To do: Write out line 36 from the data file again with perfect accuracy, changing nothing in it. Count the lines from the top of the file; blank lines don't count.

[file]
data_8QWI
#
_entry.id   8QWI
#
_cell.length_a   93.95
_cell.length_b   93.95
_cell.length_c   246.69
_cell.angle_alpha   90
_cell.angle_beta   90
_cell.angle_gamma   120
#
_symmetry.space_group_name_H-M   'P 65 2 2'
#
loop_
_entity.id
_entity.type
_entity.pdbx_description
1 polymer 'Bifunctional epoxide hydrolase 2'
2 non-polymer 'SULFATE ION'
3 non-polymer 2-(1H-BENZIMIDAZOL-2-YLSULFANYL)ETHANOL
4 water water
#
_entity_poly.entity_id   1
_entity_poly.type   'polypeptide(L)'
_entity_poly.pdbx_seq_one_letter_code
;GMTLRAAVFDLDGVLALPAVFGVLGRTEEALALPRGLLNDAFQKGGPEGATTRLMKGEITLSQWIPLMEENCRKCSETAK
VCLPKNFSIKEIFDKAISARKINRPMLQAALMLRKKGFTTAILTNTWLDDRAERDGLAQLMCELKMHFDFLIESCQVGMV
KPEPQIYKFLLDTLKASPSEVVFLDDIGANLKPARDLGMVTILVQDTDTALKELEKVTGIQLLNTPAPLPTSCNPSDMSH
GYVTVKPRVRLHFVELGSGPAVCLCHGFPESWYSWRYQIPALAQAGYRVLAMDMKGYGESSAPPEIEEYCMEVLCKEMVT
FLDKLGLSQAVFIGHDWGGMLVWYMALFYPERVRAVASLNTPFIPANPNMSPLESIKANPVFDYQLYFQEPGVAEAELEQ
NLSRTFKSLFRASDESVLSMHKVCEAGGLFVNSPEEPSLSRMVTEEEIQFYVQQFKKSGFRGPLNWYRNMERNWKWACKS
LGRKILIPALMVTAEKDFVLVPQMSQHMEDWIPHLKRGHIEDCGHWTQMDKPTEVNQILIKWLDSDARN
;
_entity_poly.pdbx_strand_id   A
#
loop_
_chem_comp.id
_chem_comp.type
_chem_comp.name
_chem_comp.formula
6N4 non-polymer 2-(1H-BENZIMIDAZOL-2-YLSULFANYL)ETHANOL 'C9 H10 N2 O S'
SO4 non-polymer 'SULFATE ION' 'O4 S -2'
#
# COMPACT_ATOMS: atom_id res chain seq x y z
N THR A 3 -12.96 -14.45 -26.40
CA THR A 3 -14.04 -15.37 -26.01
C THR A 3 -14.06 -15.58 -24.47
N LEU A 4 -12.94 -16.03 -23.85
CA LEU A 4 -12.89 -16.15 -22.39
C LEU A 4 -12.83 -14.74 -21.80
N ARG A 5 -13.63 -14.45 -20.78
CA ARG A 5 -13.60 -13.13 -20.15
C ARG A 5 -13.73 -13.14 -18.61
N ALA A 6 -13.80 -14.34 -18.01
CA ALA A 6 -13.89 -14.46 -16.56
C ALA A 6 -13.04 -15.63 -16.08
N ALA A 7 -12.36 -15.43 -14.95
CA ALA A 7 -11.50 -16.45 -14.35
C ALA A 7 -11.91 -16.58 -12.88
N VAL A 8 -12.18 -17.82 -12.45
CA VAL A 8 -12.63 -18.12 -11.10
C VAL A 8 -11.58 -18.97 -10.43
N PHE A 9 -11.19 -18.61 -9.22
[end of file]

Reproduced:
loop_